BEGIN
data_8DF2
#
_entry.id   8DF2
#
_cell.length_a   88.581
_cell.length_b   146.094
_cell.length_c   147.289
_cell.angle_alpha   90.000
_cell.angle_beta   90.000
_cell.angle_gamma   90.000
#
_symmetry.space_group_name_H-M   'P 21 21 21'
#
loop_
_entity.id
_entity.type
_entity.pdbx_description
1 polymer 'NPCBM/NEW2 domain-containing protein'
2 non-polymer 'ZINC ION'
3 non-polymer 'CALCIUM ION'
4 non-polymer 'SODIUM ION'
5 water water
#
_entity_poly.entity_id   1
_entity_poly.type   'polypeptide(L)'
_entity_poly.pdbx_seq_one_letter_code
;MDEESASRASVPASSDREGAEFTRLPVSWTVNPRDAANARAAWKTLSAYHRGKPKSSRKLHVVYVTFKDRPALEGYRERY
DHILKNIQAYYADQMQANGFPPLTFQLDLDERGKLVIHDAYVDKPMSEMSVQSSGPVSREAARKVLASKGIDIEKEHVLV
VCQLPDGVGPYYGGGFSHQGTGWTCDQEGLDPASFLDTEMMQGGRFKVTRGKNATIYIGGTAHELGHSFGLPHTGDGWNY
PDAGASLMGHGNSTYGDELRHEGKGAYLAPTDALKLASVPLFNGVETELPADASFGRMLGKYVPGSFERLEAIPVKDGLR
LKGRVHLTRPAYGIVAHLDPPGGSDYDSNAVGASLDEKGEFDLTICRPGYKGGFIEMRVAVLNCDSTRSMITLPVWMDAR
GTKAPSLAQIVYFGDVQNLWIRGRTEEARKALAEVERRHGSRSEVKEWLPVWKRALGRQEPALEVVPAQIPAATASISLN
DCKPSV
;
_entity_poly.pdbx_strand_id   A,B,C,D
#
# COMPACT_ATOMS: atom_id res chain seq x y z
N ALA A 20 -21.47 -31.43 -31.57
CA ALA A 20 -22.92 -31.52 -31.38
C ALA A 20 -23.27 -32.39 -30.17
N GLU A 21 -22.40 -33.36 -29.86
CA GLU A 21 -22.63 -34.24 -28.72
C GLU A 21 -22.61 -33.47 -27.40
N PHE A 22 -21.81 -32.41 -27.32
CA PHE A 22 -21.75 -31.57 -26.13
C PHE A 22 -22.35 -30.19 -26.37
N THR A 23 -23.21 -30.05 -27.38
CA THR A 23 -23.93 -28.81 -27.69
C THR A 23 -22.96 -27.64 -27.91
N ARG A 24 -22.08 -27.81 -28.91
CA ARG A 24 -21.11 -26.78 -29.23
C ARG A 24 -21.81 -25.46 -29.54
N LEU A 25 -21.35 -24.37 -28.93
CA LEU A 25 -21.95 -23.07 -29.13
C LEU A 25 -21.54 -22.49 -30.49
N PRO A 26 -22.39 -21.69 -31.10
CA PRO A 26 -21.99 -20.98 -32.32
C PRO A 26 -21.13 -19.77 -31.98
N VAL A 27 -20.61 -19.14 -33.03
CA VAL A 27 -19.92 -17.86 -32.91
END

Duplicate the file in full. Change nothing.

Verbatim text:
data_8DF2
#
_entry.id   8DF2
#
_cell.length_a   88.581
_cell.length_b   146.094
_cell.length_c   147.289
_cell.angle_alpha   90.000
_cell.angle_beta   90.000
_cell.angle_gamma   90.000
#
_symmetry.space_group_name_H-M   'P 21 21 21'
#
loop_
_entity.id
_entity.type
_entity.pdbx_description
1 polymer 'NPCBM/NEW2 domain-containing protein'
2 non-polymer 'ZINC ION'
3 non-polymer 'CALCIUM ION'
4 non-polymer 'SODIUM ION'
5 water water
#
_entity_poly.entity_id   1
_entity_poly.type   'polypeptide(L)'
_entity_poly.pdbx_seq_one_letter_code
;MDEESASRASVPASSDREGAEFTRLPVSWTVNPRDAANARAAWKTLSAYHRGKPKSSRKLHVVYVTFKDRPALEGYRERY
DHILKNIQAYYADQMQANGFPPLTFQLDLDERGKLVIHDAYVDKPMSEMSVQSSGPVSREAARKVLASKGIDIEKEHVLV
VCQLPDGVGPYYGGGFSHQGTGWTCDQEGLDPASFLDTEMMQGGRFKVTRGKNATIYIGGTAHELGHSFGLPHTGDGWNY
PDAGASLMGHGNSTYGDELRHEGKGAYLAPTDALKLASVPLFNGVETELPADASFGRMLGKYVPGSFERLEAIPVKDGLR
LKGRVHLTRPAYGIVAHLDPPGGSDYDSNAVGASLDEKGEFDLTICRPGYKGGFIEMRVAVLNCDSTRSMITLPVWMDAR
GTKAPSLAQIVYFGDVQNLWIRGRTEEARKALAEVERRHGSRSEVKEWLPVWKRALGRQEPALEVVPAQIPAATASISLN
DCKPSV
;
_entity_poly.pdbx_strand_id   A,B,C,D
#
# COMPACT_ATOMS: atom_id res chain seq x y z
N ALA A 20 -21.47 -31.43 -31.57
CA ALA A 20 -22.92 -31.52 -31.38
C ALA A 20 -23.27 -32.39 -30.17
N GLU A 21 -22.40 -33.36 -29.86
CA GLU A 21 -22.63 -34.24 -28.72
C GLU A 21 -22.61 -33.47 -27.40
N PHE A 22 -21.81 -32.41 -27.32
CA PHE A 22 -21.75 -31.57 -26.13
C PHE A 22 -22.35 -30.19 -26.37
N THR A 23 -23.21 -30.05 -27.38
CA THR A 23 -23.93 -28.81 -27.69
C THR A 23 -22.96 -27.64 -27.91
N ARG A 24 -22.08 -27.81 -28.91
CA ARG A 24 -21.11 -26.78 -29.23
C ARG A 24 -21.81 -25.46 -29.54
N LEU A 25 -21.35 -24.37 -28.93
CA LEU A 25 -21.95 -23.07 -29.13
C LEU A 25 -21.54 -22.49 -30.49
N PRO A 26 -22.39 -21.69 -31.10
CA PRO A 26 -21.99 -20.98 -32.32
C PRO A 26 -21.13 -19.77 -31.98
N VAL A 27 -20.61 -19.14 -33.03
CA VAL A 27 -19.92 -17.86 -32.91